UK extremism definition under fire for impact on rights and freedom

Concerns that organisations labelled as radicals under new guidelines have no clear right to appeal

A new definition of extremism offers UK police guidance but not new powers, while others have raised concerns over its impact on freedom to protest. EPA
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The British government’s new definition of extremism has been met with warnings from MPs that it will negatively affect free speech.

There are also concerns that people or groups labelled extremist under the guidelines will not have a clear right to appeal.

Some academics have welcomed the new description as “great improvement”, however, with extremism now clearly defined as “an attempt to destroy fundamental rights and freedoms”.

Freedom and rights

The move has been driven by Communities Secretary Michael Gove after concerns over the tensions and language witnessed in pro-Palestinian marches since the Israel-Gaza war started.

Groups or individuals deemed extremist will now have any government funding and support withdrawn.

Mr Gove named a number of far-right and Islamist extremist groups that might be considered too radical under the new definition.

But in his statement to the UK Parliament he was keen to emphasise the definition was not “seeking to ban or restrict the operation of these organisations in a free society”.

Instead the government wanted to make clear it was wrong “to use taxpayers’ money or public endorsement to engage with these organisations”.

“It's important to stress that we in no way intend to restrict freedom of expression, religion or belief,” he said.

Protest outside UK Parliament calls for Gaza ceasefire - in pictures

Contrarian views

His statement did not receive outright approval across Conservative and opposition benches. Mr Gove struggled to respond to a question on how an organisation might appeal against its exclusions beyond suggesting a “judicial appeal”.

Former Conservative minister Robert Jenrick questioned whether there was enough protection for people who “simply hold contrarian views, who might find this definition used against them”.

Mr Gove responded that the new classification was much more likely to be misused than the previous one, which he said was “looser and baggy and capable of many more interpretations”.

The government now considers extremism to be “the promotion or advancement of an ideology based on violence, hatred or intolerance” that aims to “negate or destroy the fundamental rights and freedoms of others” or the UK’s democracy.

Great improvement

Dr Daniel Allington, an extremism expert from Kings College London, told The National that following the post-October 7 protests, which had “got out of hand”, the clarification “may help to restore confidence that we are not succumbing to mob rule”.

He argued it was a “great improvement” on the previous definition that was “too vague” and “chauvinistic” and which stated extremism was “vocal or active opposition to fundamental British values”.

“The new definition very clearly says that extremism is the attempt to destroy fundamental rights and freedoms,” he said.

“People still have the right to express views that we find objectionable, that is part of liberal democracy and this does not change that.”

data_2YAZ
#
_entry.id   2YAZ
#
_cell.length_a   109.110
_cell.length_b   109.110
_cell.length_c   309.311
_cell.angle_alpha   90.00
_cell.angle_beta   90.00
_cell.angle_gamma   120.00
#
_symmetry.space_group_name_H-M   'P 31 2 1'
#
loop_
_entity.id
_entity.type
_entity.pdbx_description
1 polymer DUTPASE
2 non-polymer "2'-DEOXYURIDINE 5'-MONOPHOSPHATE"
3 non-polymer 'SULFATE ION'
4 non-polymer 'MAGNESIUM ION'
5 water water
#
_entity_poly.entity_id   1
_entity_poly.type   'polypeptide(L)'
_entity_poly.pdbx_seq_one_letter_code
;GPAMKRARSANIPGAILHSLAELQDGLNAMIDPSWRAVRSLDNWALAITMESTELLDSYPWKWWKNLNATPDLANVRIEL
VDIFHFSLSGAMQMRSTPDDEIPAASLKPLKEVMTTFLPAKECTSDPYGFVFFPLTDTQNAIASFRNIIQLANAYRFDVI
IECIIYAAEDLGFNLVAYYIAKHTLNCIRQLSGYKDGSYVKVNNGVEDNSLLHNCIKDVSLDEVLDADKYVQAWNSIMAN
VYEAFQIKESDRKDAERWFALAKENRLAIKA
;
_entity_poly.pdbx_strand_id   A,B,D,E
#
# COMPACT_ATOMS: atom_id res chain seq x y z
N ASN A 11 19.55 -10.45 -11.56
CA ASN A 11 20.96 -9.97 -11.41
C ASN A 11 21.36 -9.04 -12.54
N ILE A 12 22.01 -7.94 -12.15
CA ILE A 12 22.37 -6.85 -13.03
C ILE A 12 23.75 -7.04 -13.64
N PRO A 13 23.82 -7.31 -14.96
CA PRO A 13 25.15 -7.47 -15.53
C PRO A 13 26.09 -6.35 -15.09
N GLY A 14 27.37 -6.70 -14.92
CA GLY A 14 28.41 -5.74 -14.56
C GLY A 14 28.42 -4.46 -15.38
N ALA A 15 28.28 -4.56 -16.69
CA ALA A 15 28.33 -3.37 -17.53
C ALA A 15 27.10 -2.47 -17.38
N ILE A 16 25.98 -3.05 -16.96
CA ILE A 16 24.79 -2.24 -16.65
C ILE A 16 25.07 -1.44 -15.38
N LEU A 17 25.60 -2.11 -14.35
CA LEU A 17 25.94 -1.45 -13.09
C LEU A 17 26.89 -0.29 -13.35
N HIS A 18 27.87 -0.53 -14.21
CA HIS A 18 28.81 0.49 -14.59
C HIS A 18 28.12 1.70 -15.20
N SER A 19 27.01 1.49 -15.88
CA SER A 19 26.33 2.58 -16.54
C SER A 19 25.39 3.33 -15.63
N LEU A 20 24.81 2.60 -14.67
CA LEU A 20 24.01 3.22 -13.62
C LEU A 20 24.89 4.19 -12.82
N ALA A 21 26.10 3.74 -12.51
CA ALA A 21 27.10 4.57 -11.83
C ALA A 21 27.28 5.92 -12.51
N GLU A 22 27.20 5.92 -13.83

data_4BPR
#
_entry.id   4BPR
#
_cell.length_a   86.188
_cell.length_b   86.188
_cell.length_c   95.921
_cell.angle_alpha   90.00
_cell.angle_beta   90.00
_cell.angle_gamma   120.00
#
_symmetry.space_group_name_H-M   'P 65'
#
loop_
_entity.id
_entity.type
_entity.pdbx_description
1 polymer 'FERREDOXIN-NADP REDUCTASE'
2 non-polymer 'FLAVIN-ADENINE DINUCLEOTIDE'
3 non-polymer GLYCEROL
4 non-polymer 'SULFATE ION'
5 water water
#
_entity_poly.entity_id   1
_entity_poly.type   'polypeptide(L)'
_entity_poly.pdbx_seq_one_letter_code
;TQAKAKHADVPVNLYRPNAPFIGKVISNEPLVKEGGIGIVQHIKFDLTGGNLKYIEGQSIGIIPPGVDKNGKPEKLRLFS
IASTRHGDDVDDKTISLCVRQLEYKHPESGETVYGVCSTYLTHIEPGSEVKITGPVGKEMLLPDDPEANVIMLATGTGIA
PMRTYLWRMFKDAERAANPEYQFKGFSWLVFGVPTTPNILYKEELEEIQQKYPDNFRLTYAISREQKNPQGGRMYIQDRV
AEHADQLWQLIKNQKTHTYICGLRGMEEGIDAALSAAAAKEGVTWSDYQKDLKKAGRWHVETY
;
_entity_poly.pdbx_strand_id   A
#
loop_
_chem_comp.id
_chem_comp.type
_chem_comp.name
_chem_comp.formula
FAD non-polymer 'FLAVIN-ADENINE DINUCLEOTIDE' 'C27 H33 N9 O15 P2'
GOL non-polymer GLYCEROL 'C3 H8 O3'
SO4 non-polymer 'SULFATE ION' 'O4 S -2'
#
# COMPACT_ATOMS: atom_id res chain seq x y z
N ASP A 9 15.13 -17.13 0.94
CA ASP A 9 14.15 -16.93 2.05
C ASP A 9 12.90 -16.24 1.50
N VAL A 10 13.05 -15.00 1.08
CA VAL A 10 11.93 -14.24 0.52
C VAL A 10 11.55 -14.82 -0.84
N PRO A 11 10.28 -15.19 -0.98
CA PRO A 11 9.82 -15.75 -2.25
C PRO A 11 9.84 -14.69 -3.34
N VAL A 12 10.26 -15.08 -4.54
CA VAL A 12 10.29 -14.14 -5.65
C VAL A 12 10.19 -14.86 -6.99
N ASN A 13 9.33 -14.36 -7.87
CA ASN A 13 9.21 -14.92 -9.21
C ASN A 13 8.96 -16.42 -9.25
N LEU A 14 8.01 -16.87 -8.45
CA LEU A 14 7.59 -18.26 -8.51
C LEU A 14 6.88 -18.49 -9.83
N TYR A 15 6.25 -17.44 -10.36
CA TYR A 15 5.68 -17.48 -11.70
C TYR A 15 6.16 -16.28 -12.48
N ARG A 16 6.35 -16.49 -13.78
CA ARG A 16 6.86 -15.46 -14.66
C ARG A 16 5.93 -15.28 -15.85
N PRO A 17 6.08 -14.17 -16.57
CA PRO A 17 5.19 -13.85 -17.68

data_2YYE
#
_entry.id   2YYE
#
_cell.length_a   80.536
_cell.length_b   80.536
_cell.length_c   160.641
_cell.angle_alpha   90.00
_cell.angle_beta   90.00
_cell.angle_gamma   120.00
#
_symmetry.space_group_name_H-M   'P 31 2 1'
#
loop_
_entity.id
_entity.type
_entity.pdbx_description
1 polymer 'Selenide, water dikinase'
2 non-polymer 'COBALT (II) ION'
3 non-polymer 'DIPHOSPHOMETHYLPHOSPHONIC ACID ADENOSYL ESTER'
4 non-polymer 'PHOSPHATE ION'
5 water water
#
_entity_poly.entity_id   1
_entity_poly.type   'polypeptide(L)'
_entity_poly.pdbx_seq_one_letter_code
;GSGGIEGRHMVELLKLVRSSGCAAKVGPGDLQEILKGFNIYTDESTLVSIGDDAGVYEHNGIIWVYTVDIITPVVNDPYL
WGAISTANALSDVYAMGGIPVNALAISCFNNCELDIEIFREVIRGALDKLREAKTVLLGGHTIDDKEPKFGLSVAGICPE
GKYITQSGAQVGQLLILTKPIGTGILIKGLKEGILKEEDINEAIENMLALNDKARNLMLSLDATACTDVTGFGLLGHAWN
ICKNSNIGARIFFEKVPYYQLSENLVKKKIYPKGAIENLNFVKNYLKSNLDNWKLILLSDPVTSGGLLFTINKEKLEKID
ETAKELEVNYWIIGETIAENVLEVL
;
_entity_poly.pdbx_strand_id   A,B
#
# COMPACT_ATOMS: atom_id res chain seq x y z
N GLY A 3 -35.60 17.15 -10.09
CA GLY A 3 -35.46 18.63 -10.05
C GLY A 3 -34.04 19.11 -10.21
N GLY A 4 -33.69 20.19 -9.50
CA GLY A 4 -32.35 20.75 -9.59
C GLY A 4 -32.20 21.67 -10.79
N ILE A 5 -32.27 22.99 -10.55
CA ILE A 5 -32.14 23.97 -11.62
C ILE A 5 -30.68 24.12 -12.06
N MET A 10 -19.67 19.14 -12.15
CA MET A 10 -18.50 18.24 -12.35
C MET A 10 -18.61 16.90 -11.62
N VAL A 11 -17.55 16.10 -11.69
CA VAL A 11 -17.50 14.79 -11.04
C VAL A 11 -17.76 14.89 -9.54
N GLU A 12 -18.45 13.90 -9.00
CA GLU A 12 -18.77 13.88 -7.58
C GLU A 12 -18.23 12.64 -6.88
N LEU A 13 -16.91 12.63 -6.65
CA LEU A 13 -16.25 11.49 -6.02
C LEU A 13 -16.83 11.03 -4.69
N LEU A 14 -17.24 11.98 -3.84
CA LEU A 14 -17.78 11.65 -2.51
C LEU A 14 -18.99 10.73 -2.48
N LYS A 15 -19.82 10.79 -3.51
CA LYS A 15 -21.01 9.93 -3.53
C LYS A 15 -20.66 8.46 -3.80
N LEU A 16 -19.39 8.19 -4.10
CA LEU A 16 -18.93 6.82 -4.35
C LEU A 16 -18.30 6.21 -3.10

It was instead “very clearly focused” on targeting those who were “actively working to destroy other people's rights”.

There was potential for the UK to learn from the UAE’s Hedaya counter-extremism centre after it was announced Britain would set up a new centre of excellence.

This would help avoid the “huge failures in due diligence”, Dr Allington said, in which one part of government might label an organisation extremist while another may unwittingly employ the group’s advice.

Hundreds protest outside the UK parliament demanding a ceasefire - video

Hundreds protest outside the UK parliament demanding a ceasefire

Hundreds protest outside the UK parliament demanding a ceasefire

Named groups

In the coming weeks, the centre, staffed by academics and civil servants, will publish a list of names it deemed extremist.

Mr Gove hinted at which groups these might be by referring to them in the Commons under parliamentary privilege.

He named the British National Socialist Movement and Patriotic Alternative, which “promote neo-Nazi ideology” and “argue for forced repatriation” of non-whites.

The Muslim Association of Britain (Mab), the British affiliate of the Muslim Brotherhood, Mend (Muslim Engagement and Development) and Cage, a group which in 2015 was connected to Mohammed Emwazi, who appeared in ISIS beheading videos, were identified as they “give rise to concern for their Islamist [extremist] orientation and views”.

Mab and Cage have condemned the definition change, saying it was an assault on civil liberties that targeted Muslim groups.

Criminalising speech

While she agreed with the new definition, Angela Rayner, the shadow communities secretary, said the government needed to take “much stronger action to tackle the corrosive forms of hatred that devastate lives and corrode communities”.

Miriam Cates, a Conservative MP, warned that the ruling risked “criminalising the speech of people who have perfectly legitimate, harmless views”.

Mr Gove said the centre of excellence “will show our workings” behind the decisions to list an organisation as extremist.

The new definition also made clear that extremism was conduct that falls short of criminality but was deemed “unacceptable”.

Updated: March 14, 2024, 10:11 PM